TEHRAN - Companies across Germany are seeking to renew once-strong commercial ties with Iran, as Western governments have granted Iran some relief from sanctions over its nuclear program.
Around 100 German companies have branches in Iran and more than 1,000 businesses operate through sales agents, according to the German-Iranian Chamber of Industry and Commerce.
Germany was the leading European trading partner of Iran in the previous Iranian calendar year, which ended on March 20, customs data shows.
Germany exported $2.451 billion worth of non-oil goods to Iran and imported $335 million of non-oil goods from Iran in Iranian year 1392 (March 2013-March 2014).
If Western companies are allowed back into Iran, German firms stand well positioned. Before the UN Security Council imposed sanctions in 2006, German giants, including auto maker Daimler and biotech Bayer AG, were big players in Iran. Industrial conglomerate Siemens AG entered the Iranian market in 1868. When the sanctions tightened in 2010 and 2012 due to concerns over Iran’s nuclear program, most of the German giants withdrew or shunned new deals.
Now they’re being pulled back by possibilities of a young, educated population hungry for consumer goods and manufactured products. Iran’s huge oil and gas reserves are another big draw. The German Chamber of Industry and Commerce, known as DIHK, estimates German exports to Iran could quickly top €10 billion annually if sanctions are relaxed, from €1.85 billion last year.
In an exclusive interview with the Tehran Times, Moghtadi Kermanshahani, the president of the German–Iranian Chamber of Industry and Commerce, expounded on activities of the Chamber and factors which have affected commercial ties between the two countries.
Following is the text of the interview:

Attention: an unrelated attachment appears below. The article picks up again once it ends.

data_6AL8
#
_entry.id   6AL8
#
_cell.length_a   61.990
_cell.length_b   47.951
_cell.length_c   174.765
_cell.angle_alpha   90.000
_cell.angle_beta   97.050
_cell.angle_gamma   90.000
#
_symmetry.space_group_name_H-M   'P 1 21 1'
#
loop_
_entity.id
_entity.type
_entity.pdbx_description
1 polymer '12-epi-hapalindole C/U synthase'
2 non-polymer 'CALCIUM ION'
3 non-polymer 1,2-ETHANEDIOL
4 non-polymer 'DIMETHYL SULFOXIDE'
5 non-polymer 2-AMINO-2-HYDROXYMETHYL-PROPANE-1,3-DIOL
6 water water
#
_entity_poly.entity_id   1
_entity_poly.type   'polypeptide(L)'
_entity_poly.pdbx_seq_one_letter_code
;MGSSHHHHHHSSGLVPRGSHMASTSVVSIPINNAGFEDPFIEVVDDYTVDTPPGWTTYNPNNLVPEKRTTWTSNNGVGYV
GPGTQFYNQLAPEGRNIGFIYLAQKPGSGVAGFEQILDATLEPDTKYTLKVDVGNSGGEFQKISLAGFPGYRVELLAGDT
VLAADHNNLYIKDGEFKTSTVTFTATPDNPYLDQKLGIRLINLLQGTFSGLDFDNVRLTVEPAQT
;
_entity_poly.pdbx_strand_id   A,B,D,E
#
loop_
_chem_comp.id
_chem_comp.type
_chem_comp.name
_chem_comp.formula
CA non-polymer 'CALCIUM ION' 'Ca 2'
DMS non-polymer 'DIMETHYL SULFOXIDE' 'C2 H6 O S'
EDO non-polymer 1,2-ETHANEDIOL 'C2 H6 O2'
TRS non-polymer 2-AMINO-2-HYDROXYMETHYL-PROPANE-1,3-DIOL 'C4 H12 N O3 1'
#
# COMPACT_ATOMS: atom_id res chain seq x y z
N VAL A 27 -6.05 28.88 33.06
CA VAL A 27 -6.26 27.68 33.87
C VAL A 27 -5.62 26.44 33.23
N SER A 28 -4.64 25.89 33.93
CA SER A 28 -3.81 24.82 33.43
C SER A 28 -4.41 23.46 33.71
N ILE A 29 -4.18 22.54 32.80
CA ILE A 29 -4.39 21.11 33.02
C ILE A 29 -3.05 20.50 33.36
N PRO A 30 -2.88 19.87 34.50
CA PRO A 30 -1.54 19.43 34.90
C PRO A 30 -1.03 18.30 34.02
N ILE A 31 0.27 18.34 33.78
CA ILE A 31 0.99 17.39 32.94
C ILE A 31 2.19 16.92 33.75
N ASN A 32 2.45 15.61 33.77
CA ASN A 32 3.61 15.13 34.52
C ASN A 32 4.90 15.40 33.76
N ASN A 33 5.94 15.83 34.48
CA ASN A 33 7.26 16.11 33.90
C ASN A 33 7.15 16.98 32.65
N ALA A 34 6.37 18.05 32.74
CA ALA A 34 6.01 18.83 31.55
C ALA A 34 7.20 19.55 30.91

Q: Would you please brief us about the history, current status, mission, and objectives of the German–Iranian Chamber of Industry and Commerce?
A: The German–Iranian Chamber of Industry and Commerce was established 40 years ago. It currently has about 2,400 members, comprising 2,000 Iranian businessmen, industrialists, and traders, as well as 400 German counterparts. The main role of the Chamber is to boost commercial links between Iranian and German traders.
The Chamber is tasked with identifying industrial and technological needs of the two sides and offering solutions to resolve the extant problems. In other words, the Chamber’s role is to facilitate bilateral trade through providing the members with commercial services.
Germany has been one of the leading trading partners of Iran since the Islamic Revolution in Iran of 1979.
Q: How do you compare the volume of bilateral trade before and after the imposition of Western sanctions on Iran?
A: Industrial and economic relations between Iran and Germany date back to over 100 years ago. The two countries are cooperating in different fields of industry, mainly the power and the petrochemical sectors.
Although the Western sanctions have sharply declined the trade between Iran and Germany, the German–Iranian Chamber of Industry and Commerce has been planning to provide support for industrialists and businessmen and pave the way for them to increase bilateral trade.